When analyzing the impacts of both ecotourism and mass tourism in Jamaica, it is best to analyze the environmental and economic impacts of each of the forms of tourism. Economically, mass tourism seems to have much greater benefits to the people of Jamaica than ecotourism. Mass tourism in Jamaica provides a platform whereby the economy generally improves. When tourists travel to Jamaica in large numbers, the general employment of people in the tourism industry in Jamaica is improved. There are many people who are able to get jobs in the hotels and other hospitality establishments in Jamaica, due to the influx of large numbers of tourists in the area. These people get employment from hotel managers to the chauffeurs. The local economy of Jamaica is improved basically by the impacts of the foreign exchange from the tourists. This foreign exchange money is collected by the government in the major tourist destinations in Jamaica. Jamaica has seen an increase in the sports tourism that has created lots of foreign exchanges when tourists come for sporting purposes. When these large numbers of tourists visit local areas in Jamaica, they spend their money on the local areas. The money has a trickle-down effect whereby the local people are able to purchase services and goods from the salary that they get from working at the tourist and hospitality establishments in Jamaica.
The local authorities are also able to increase their tax revenue collections, and this goes a long way in developing the local infrastructures of Jamaica. Stadia, power lines and roads are also developed through these large amounts of money from tourists. According to Poon (1990), the development of infrastructure is also highly dependent on the type of tourists visiting Jamaica(119). When the planners of tourism in Jamaica plan for the tourist visits to attraction sites and beaches, they ensure that the infrastructure to that place is constructed properly so as to attract extra numbers of tourist. Turner (1995) notes that since these forms of infrastructure that are constructed are not only supposed to be used by the tourist, the locals can be able to use also these facilities thus improving the general infrastructure of the place. Some of the infrastructure such as malls and supermarkets that are built also ensures that there is a high chance for the increase in shopping opportunities in Jamaica.
The form of tourism that generally impacts positively in this sense is the mass tourism. In mass tourism there are many people travelling, more amounts of money can be collected. Ecotourism, on the other hand, is based on sustainable numbers, and it is only the local people who benefit. The level of development of infrastructure can be low in ecotourism as the people are more concerned in the protection of the environment than the money they get. Most of the Eco tourists are also concerned with the preservation of the pristine environments and would be able to oppose the construction of massive infrastructures in these places. There are normally large debates as to whether to construct tarmac roads in these pristine environments and most cases, the eco tourists are opposed to that issue. It is easy to find mud roads leading to these attraction sites and sometimes these roads become impassable. Mass tourism also creates lots of new business opportunities. When many tourists travel to Jamaica, they are able to interact with the people in many ways. Some of the tourists are business people, and they come with new business ideas that they can impart on the locals. These business ideas are not generally environmental friendly. Eco tourists mainly travel for the conservation of the environment.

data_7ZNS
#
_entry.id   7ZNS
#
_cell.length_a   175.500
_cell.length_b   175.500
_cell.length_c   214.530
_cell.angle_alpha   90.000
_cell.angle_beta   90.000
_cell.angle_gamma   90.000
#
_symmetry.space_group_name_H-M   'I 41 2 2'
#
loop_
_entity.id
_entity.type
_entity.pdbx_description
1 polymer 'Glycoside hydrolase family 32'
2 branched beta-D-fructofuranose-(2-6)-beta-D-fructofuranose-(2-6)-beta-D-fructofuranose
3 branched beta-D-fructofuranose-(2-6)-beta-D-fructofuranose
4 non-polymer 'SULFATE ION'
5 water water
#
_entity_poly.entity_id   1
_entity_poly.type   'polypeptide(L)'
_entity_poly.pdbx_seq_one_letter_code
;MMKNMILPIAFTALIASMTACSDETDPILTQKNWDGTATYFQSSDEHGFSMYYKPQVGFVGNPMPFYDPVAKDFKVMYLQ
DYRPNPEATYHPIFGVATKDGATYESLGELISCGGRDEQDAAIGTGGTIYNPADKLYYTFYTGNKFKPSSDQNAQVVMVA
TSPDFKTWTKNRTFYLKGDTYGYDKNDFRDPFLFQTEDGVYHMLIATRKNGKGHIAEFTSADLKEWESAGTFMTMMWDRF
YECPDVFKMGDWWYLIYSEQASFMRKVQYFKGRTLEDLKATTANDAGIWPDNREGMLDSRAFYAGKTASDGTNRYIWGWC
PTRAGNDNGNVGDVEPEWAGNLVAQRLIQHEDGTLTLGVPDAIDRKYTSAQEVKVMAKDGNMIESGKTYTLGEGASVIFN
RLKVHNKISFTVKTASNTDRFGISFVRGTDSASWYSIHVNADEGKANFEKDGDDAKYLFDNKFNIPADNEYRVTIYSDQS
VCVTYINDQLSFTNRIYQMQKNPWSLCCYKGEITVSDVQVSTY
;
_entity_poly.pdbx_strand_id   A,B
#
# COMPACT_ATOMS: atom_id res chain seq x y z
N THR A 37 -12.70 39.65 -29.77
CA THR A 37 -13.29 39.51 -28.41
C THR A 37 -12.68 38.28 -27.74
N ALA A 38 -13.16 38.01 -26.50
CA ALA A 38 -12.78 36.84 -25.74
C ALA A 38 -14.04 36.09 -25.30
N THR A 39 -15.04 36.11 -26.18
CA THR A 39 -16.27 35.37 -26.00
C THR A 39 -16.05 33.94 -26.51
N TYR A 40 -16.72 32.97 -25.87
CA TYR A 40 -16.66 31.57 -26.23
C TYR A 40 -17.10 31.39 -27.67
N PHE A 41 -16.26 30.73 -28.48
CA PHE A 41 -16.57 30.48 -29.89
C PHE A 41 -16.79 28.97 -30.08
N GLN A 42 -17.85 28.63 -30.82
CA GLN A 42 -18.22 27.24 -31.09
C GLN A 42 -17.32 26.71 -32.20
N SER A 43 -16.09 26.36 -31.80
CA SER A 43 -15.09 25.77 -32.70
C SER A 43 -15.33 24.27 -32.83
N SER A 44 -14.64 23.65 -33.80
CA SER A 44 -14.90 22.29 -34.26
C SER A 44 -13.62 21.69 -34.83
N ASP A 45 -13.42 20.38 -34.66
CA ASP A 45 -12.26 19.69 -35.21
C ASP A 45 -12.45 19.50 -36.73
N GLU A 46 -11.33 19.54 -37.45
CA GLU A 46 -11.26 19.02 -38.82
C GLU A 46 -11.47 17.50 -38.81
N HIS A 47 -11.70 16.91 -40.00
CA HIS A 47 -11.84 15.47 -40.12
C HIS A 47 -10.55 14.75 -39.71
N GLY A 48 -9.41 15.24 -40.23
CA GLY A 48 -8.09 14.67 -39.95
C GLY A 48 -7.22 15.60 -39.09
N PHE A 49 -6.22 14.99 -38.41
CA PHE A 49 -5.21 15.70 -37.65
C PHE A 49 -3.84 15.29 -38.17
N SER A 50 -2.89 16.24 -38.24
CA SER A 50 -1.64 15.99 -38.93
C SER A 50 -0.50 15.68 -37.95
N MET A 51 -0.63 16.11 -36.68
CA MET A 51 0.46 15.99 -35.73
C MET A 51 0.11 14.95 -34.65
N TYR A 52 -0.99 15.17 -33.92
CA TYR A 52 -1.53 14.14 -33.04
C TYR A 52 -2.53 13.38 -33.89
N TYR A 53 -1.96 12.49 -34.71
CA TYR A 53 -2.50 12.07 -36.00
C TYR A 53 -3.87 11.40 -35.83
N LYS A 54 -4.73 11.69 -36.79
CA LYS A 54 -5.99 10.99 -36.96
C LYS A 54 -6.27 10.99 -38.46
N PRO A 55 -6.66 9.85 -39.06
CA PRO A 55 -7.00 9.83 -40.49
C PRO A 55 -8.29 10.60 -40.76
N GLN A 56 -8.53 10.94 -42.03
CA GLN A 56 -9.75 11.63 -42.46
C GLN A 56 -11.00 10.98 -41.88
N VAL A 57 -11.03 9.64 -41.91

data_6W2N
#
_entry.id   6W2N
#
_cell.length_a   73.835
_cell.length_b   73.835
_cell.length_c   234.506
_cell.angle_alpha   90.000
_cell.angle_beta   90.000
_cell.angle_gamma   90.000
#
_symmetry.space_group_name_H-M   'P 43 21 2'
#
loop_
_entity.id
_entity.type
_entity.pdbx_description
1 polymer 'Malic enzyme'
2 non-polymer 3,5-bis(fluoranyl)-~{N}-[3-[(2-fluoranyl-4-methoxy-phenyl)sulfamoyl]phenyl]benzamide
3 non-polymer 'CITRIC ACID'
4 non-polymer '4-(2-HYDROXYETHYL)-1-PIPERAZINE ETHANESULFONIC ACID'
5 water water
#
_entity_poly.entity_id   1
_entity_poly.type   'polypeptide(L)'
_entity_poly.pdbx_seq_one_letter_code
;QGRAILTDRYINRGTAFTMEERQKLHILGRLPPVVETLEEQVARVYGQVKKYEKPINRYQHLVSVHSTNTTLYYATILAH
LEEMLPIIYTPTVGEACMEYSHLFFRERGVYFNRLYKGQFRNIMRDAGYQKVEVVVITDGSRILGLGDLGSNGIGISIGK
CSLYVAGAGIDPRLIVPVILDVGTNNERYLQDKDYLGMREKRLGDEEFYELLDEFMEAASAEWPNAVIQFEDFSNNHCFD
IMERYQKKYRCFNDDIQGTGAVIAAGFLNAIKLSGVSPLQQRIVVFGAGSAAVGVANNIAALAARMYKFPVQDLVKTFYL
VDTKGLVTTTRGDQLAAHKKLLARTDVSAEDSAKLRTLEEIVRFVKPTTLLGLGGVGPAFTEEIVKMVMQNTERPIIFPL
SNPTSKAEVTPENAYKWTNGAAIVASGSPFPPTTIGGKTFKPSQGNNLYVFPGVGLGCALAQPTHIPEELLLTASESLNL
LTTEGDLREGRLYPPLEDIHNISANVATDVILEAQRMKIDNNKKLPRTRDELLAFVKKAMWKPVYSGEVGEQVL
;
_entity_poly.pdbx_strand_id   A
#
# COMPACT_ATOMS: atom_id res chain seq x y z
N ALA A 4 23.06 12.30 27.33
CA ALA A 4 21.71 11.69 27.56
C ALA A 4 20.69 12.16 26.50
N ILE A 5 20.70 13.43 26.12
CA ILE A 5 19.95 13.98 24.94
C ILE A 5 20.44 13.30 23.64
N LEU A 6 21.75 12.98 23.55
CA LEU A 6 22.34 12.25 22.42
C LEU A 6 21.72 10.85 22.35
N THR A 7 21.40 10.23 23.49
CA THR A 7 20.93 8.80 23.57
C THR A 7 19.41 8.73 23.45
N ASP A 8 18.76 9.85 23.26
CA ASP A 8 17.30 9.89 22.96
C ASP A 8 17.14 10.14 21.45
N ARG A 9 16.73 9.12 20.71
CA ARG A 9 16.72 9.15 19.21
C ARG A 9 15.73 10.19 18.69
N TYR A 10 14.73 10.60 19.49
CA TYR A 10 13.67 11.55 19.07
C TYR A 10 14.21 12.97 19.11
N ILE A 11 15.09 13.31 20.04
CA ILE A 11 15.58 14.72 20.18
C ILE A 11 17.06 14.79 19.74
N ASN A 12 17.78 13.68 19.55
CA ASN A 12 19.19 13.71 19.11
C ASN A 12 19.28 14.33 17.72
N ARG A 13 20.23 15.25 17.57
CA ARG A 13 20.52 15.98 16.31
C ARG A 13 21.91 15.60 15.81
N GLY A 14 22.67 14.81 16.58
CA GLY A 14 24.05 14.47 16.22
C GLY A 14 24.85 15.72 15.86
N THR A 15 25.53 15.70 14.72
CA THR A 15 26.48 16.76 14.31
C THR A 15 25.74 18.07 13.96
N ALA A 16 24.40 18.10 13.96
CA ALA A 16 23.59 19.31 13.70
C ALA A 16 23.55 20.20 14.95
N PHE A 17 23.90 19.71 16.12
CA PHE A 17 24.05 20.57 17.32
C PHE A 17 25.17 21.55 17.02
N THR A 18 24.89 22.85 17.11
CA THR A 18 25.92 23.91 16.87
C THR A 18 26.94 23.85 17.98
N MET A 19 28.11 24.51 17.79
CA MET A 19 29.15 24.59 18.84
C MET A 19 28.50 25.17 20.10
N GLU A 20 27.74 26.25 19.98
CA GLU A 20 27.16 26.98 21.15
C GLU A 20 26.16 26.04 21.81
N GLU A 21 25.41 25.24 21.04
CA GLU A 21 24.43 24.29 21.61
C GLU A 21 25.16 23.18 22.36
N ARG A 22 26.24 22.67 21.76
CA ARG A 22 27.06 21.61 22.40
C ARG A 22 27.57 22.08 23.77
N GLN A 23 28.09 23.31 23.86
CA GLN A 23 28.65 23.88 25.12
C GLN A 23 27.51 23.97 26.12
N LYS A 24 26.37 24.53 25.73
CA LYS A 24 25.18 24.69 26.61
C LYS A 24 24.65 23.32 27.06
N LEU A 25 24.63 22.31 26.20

It is difficult sometimes to conduct business with individuals who are travelling for nature purposes only. In places where there is a high prevalence of mass tourism in Jamaica, there are an improved high income levels and the living standards of the people. This is because the mass tourists are willing to pay higher for the services that they require. In places where ecotourism is more prevalent than mass tourism, the levels of living standards and income are still low as the tourists are more troubled about the maintenance of the surroundings. The money that these tourists spend is generally directed toward the environment with little going towards the people.
Negative economic effects of mass tourism and ecotourism